In the process of designing a small, highly efficient wind-powered generator that can be easily mounted on buildings and is effective at low wind speeds, Festo Corp. decided to look to nature for a solution. The Festo team turned to one of the most efficient aerodynamic shapes in nature -- the seagull’s wing. The result is the DualWingGenerator.
Festo noted that as measured in wind tunnel tests, the DualWingGenerator is 45% efficient at relatively low wind speeds of 9 to 18 miles per hour. To put this into perspective, the theoretical upper limit of efficiency for a wind-powered generator is 59%, only 14 percentage points above the DualWingGenerator.
With the DualWingGenerator, Festo has developed a technology platform that uses two pairs of horizontally arranged wings instead of rotor blades to generate power. Pictured is Elias Knubben, head of corporate bionic projects for Festo.
The pilot unit measures just eight feet across. Wind flowing over the aerodynamic surfaces causes the two pairs of gull-contoured wings –- one pair on each side of the unit -– to rise and fall on a central column. This vertical up and down movement is transferred to a rotating belt that turns an electric generator. A Festo controller and servo motors continually optimize the angle of each pair of wings for the highest overall efficiency based on wind speed and direction.
The Festo design team looked at a number of biological models before settling on the seagull wing. “We learned a lot during this project, especially about the active torsion of the wings, which was absolutely necessary to realize this efficient flight behavior, and we found that the seagull was a good option,” Elias Knubben, head of corporate bionic projects at Festo, tells Design News. “We used this knowledge to develop the DualWingGenerator. You can find this principle [of] efficiency in this project.”
High efficiency and small size give the DualWingGenerator versatility not found with large wind turbines and wind farms. In the future, rooftop units may be used as residential and commercial solar panels are, to generate building power and feed electricity to the power grid. The units may also be used to conserve energy by pumping water or compressing air at food, pharmaceutical, or chemical processing plants.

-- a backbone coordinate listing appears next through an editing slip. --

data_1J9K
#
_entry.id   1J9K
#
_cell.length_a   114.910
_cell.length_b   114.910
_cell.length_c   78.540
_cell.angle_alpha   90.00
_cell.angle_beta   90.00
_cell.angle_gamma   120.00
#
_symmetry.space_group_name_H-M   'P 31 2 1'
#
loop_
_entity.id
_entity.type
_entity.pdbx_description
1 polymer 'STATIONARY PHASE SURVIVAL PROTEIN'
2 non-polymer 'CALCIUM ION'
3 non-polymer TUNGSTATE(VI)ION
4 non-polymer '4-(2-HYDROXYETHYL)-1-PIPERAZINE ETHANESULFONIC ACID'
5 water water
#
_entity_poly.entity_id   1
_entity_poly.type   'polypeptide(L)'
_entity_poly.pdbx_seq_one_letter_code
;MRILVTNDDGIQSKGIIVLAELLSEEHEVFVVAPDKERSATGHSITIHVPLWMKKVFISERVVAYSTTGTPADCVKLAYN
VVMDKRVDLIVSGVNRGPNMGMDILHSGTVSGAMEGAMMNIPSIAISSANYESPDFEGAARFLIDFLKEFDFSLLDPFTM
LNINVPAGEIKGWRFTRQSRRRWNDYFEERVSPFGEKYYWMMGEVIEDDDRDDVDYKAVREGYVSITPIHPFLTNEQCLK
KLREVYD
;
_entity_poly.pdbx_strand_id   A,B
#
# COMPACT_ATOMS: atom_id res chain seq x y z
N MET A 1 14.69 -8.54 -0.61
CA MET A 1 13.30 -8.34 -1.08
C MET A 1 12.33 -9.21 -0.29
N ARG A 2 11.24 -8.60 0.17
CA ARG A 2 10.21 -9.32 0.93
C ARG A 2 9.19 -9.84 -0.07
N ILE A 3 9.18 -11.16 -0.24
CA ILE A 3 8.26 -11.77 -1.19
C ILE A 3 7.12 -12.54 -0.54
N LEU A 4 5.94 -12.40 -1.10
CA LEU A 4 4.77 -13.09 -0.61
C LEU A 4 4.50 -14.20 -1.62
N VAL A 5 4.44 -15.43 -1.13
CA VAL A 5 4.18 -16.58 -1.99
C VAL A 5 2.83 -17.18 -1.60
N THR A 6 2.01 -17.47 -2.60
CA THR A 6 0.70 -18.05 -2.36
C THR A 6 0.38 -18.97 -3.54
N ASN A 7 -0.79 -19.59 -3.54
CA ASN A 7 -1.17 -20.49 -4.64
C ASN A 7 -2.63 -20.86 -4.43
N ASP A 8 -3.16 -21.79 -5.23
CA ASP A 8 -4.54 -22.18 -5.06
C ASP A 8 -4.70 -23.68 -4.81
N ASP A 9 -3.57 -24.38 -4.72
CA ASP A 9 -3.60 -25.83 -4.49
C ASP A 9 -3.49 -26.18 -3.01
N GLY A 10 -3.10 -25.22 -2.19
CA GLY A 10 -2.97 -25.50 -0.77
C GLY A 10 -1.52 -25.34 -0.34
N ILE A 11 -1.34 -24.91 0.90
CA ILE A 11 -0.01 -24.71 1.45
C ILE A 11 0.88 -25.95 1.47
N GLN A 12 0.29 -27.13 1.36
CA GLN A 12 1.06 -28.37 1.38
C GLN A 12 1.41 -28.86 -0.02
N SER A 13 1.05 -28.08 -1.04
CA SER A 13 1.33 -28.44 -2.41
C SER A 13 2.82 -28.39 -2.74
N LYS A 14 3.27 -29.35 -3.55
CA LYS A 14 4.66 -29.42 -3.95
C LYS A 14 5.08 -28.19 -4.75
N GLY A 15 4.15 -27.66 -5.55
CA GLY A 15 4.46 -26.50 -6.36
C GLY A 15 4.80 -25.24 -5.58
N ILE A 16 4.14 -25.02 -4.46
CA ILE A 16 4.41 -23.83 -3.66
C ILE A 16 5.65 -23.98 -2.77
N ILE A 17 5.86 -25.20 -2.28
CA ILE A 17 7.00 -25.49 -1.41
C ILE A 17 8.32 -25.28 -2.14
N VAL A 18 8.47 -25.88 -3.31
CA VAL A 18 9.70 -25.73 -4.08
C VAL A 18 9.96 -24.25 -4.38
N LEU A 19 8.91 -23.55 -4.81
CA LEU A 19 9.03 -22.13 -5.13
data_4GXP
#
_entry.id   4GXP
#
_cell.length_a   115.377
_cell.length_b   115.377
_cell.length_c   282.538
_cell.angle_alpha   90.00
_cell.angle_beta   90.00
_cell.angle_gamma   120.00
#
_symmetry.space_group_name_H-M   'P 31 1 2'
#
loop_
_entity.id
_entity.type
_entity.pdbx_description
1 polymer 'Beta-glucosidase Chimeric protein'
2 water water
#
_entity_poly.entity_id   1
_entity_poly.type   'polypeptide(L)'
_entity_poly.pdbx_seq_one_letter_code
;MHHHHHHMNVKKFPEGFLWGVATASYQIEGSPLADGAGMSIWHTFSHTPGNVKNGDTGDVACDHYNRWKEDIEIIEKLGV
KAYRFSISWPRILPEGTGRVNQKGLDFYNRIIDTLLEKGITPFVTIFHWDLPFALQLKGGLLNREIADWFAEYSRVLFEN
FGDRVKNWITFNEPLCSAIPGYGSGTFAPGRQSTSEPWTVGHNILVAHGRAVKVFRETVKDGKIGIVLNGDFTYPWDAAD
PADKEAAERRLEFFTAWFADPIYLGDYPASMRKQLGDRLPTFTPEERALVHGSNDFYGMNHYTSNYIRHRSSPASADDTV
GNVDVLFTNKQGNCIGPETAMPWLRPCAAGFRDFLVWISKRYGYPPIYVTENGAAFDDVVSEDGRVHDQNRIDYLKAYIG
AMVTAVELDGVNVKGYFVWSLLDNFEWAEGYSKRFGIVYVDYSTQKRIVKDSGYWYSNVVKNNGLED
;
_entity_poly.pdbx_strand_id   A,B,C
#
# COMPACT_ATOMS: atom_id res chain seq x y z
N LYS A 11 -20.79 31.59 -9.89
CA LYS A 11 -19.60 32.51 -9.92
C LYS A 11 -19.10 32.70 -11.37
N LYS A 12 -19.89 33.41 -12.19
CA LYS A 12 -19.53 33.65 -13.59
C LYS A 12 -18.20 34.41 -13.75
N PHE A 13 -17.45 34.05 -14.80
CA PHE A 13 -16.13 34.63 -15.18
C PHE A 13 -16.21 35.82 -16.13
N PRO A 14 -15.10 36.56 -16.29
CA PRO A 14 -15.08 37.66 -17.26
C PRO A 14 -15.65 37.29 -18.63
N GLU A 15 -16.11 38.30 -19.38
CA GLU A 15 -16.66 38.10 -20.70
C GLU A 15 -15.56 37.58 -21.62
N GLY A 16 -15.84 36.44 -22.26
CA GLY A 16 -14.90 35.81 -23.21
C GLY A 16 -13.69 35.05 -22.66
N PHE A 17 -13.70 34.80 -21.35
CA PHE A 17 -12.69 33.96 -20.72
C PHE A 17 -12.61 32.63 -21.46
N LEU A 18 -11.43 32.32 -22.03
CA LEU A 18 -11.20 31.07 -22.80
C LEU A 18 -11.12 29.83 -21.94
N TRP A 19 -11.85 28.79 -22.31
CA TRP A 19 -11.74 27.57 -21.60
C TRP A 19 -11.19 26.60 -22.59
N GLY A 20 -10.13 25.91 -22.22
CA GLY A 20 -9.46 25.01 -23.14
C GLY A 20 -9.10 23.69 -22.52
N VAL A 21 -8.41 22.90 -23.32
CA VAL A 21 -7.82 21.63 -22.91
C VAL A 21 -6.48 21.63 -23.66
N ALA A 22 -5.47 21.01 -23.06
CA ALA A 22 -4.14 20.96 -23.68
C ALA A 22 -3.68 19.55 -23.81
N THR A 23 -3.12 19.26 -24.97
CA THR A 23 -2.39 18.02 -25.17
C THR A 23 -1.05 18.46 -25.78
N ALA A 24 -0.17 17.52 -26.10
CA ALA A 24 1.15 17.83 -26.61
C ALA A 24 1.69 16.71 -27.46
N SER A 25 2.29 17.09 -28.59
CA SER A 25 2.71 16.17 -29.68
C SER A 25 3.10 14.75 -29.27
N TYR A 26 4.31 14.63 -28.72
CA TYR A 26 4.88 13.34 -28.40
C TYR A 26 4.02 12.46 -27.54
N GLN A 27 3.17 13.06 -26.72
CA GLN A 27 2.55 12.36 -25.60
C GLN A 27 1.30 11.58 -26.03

While the Festo team has developed working models using the seagull wing design, it has not yet put the concept into production. “So far we have two versions of the DualWingGenerator. One version was made for scientific research and is more or less a testing device in a wind tunnel to measure efficiency and to figure out which parameters are relevant,” says Knubben. “The other version is a demonstrator that shows how it will look, and serves as a future concept to discuss the wing efficiency principle in public.”
He concedes that the seagull mini wind-farm concept extends outside the company’s core market of automation and control. Even so, the design team believes it has a commercially viable product. “We think that there is a high potential in the market for this concept and we are working further on to develop it until it becomes available,” he says. “Up to now it is outside the traditional Festo market, so we will see if we can get some partners for distributing this concept.”
Festo is working on further increases to efficiency. Instead of the rigid wing surfaces, the company is testing adaptive wings through the Fin Ray Effect, another process borrowed from nature that mimics the flexible shape-shifting of a fish’s fin as it moves through water. Utilizing the Fin Ray Effect, the wing surface will change shape depending on the angle of wind flow.
The DualWingGenerator is a Festo Bionic Learning Network project. The Bionic Learning Network is an open, multi-organization program that applies designs found in nature to motivate, inspire, and stimulate innovation.